When delegates gather for the OECD Forum 2019 in Paris this month, they might choose to head out for some fresh air at the beautiful Bois de Boulogne. Often referred to as the “lungs of Paris,” along with the Bois de Vincennes, these parks are a reminder of the vital importance of oxygen-rich green spaces to the modern city.
While these treasured parks make a huge difference to one’s quality of life, “truly” clean air is hard to find in many cities around the world. In a recent study across Europe’s two megacities, Paris and London, researchers found the cities still failed to meet the air quality standards set by the World Health Organization (WHO). Therefore, it is encouraging to see that France, which is currently hosting the G7 Presidency, has made environment, biodiversity and climate change a top priority for this year’s summit.
Poor air quality has become one of the most pressing public health concerns of our time. The WHO estimates that nine out of ten people breathe air containing high levels of pollutants.
Air pollution: the risk to human health and the planet
Many of the world’s megacities exceed the WHO’s guidelines for air quality by more than five times. Ambient and household air pollution are together responsible for one in nine deaths. Air pollution is among the leading causes of death globally, attributing more than twice the deaths from AIDS, malaria and tuberculosis combined.
But what does air pollution have to do with climate change, a crisis more commonly associated with melting ice caps or extreme weather events? Air pollution is where localised environmental concerns and public health policy intersect most clearly with the global climate challenge. The key link lies in short-lived climate pollutants (SLCPs) found in the air, like methane and black carbon.
SLCPs account for 85% of airborne particulate pollution and are a leading cause of many non-communicable diseases. They also impact the climate. Although they remain in the atmosphere for less time than CO2, they are over 20 times more potent than a greenhouse gas. If we can eliminate SLCPs, we can improve human health and climate health.
At Johnson & Johnson (J&J), we believe the link between air pollution, climate change and human health may help galvanise greater support for ambitious measures to reduce greenhouse gas emissions. By leveraging health as a motivator and increasing focus on improving local air quality, individual communities and policymakers may be inspired to take more action to reduce greenhouse gases and improve overall environmental health.
As the OECD Forum 2019 agenda highlights, the interconnected and fast-changing nature of our globalised world demands a new kind of leadership on climate change and sustainable growth. For the Paris Agreement targets and the UN Sustainable Development Goals to become reality, new models of co-operation between corporate citizens, governments, local leaders, nonprofits and civil society must emerge.
We have long participated in coalitions that promote a low-carbon economy and mitigate climate change, such as the World Wildlife Fund’s Climate Savers Program and The Climate Group’s RE100 program. We also joined the We Are Still In initiative, a coalition of organisations committed to taking actions in support of the Paris Climate Agreement. Additionally, we are a founding member of the Climate Leadership Council, which seeks to address climate issues through a carbon dividends framework.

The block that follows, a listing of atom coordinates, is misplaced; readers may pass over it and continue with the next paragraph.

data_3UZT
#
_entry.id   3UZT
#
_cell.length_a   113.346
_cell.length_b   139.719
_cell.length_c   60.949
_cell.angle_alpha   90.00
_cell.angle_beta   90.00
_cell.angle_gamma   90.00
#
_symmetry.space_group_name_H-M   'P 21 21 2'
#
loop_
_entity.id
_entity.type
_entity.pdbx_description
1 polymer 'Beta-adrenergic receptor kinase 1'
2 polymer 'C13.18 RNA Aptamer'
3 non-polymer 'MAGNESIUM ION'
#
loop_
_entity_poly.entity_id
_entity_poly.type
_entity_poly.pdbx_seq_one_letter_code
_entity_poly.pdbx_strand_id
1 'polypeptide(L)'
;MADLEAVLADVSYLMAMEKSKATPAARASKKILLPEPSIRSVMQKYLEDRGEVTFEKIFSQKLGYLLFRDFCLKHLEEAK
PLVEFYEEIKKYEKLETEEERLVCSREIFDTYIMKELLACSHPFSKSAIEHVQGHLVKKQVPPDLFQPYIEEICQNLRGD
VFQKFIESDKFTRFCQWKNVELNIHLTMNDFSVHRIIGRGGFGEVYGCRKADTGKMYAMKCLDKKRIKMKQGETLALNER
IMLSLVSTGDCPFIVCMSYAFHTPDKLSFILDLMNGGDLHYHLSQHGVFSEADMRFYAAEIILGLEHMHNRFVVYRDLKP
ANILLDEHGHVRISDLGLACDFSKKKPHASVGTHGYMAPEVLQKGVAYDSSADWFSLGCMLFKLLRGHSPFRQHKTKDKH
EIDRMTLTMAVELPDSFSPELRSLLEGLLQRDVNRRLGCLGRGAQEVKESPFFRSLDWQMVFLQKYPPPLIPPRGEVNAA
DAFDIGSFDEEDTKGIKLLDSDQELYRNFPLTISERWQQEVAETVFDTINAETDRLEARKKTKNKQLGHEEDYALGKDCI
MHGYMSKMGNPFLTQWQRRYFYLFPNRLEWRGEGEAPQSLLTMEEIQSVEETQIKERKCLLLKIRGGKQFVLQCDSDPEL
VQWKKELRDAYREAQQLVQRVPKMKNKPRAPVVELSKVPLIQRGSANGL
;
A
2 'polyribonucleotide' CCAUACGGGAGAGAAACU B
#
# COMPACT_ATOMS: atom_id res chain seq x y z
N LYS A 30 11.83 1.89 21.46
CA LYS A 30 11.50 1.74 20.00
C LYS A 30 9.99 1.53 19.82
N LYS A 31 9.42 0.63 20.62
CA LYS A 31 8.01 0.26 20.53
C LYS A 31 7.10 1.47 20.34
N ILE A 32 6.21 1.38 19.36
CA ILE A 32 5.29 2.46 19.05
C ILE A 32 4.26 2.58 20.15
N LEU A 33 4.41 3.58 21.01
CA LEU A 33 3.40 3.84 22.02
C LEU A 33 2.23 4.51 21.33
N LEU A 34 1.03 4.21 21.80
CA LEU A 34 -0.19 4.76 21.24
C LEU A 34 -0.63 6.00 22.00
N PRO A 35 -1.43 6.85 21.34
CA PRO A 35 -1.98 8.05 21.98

While these collaborations are vitally important, we need even more coalitions built on common ground to create change at the pace and scale needed to stem the trajectory of climate change. The desire for good health is universal and can bring unlikely partners together. This is where coalitions, at the intersection of human health and environmental health, can add value to the climate conversation.
The C40 Cities initiative is one example of how a new kind of multi-stakeholder coalition, including a private company, an NGO and city mayors can drive change at this intersection. With over half of the world’s population living in cities, mayors and city officials are on the frontlines of protecting citizens from real-world air pollution and climate impacts. J&J supports C40 Cities, including helping to build the evidence base for city-level policies, which recognizes the co-benefits of climate measures that improve air quality and human health.
C40’s latest research report Toward a Healthier World, co-sponsored by J&J, identifies a set of priority actions that cities can take to tackle climate change and air pollution simultaneously. The research shows that if C40’s 94-member cities take the ambitious actions identified in the transport, building and industry sectors, in combination with a decarbonised power grid, there would be an 87% reduction in Greenhouse Gas Emissions, a 49% reduction in fine particulate matter, 223,000 fewer premature deaths, and up to USD 583 billion in economic benefit. Cities like Paris are taking the lead, with a vision and roadmap for establishing a Fossil-Free Zone by 2030.
At J&J, we are committed to using our global reach and expertise to help change the trajectory of health for humanity. And when it comes to the urgency of addressing climate change for the sake of human health and environmental health, the stakes are high. As the Lancet reported, ignoring environmental risk factors “threatens to undermine the last half century of gains in development and global health”.
The time has come for a different, more holistic dialogue on climate health. With health as a unifier, we can motivate more people to care for the planet, like our health depends on it – because it does.
Continue the conversation and help us co-create the agenda
||Sustainable Development Goals||OECD Forum 2019|
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